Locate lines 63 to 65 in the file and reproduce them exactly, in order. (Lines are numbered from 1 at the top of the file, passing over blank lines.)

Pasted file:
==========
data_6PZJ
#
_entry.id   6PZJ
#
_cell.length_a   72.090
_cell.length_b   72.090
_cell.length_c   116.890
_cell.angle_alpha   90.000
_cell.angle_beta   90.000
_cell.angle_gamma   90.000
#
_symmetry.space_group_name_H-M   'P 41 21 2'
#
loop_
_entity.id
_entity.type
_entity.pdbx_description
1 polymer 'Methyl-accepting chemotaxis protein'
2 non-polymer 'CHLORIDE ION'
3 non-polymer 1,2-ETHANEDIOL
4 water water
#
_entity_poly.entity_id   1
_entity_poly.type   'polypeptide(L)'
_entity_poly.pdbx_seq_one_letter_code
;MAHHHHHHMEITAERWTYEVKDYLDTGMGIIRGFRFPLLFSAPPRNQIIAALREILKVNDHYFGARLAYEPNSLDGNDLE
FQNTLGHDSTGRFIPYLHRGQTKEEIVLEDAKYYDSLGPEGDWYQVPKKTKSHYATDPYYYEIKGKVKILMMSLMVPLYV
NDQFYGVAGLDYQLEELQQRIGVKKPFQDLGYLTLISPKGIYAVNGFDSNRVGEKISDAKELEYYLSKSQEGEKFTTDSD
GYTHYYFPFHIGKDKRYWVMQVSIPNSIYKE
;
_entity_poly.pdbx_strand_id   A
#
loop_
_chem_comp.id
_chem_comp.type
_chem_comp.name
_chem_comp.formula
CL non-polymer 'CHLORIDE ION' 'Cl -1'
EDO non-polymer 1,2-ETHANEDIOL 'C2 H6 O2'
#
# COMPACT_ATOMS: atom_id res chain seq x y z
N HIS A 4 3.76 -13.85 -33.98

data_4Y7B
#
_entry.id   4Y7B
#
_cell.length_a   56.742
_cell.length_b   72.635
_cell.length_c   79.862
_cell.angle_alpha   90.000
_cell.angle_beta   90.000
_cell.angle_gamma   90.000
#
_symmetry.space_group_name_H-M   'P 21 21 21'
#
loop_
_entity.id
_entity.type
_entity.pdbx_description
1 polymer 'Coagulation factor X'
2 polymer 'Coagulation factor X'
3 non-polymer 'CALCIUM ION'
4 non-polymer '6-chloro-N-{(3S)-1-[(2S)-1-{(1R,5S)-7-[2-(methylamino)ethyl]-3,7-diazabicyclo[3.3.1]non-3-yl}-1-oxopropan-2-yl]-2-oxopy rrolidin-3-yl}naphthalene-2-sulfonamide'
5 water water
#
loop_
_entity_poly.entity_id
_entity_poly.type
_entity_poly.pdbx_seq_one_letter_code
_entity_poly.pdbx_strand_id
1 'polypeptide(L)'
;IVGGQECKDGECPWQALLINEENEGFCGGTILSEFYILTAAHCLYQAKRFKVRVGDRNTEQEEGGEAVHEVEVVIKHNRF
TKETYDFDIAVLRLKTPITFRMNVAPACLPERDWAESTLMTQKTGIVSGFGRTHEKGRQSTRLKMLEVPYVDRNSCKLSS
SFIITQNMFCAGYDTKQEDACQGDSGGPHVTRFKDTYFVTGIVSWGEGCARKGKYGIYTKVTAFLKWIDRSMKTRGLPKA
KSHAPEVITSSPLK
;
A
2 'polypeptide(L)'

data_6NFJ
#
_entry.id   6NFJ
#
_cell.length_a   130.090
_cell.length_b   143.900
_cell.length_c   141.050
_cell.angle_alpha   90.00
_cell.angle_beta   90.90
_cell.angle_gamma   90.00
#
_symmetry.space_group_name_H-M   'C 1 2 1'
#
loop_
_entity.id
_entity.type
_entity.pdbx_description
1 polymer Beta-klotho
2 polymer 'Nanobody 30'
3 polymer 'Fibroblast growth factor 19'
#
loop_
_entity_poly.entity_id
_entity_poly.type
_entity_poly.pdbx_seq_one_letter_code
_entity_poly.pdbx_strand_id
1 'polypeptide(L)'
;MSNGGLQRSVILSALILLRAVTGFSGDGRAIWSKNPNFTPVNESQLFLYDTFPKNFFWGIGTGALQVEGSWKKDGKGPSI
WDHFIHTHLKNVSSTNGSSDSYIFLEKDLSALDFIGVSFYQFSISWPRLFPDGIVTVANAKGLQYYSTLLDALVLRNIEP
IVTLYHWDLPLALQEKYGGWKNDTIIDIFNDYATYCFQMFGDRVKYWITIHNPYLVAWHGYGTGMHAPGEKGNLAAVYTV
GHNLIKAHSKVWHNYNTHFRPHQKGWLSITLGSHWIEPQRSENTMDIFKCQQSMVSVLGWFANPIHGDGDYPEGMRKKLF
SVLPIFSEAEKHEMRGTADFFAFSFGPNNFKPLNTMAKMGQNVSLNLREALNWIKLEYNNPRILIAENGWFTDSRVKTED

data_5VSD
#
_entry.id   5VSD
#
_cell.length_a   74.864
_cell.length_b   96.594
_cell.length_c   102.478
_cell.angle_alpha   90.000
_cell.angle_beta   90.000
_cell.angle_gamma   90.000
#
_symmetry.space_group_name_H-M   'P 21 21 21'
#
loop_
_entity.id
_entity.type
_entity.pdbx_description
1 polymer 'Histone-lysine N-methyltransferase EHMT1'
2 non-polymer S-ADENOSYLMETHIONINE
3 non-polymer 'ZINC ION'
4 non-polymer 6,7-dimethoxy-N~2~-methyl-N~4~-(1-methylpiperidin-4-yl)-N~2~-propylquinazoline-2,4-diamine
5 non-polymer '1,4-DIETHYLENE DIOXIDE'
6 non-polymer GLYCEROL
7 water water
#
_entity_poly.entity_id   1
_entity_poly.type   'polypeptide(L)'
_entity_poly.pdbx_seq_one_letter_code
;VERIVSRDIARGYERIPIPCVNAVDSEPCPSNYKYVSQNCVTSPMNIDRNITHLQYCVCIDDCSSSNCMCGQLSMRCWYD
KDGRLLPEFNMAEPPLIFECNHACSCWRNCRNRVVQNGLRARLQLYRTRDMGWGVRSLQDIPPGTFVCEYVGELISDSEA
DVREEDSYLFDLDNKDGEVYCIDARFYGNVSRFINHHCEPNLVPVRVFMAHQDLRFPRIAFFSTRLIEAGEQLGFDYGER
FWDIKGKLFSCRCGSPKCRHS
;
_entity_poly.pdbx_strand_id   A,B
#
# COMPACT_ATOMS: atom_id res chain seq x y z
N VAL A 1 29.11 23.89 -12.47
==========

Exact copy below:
4 non-polymer '6-chloro-N-{(3S)-1-[(2S)-1-{(1R,5S)-7-[2-(methylamino)ethyl]-3,7-diazabicyclo[3.3.1]non-3-yl}-1-oxopropan-2-yl]-2-oxopy rrolidin-3-yl}naphthalene-2-sulfonamide'
5 water water
#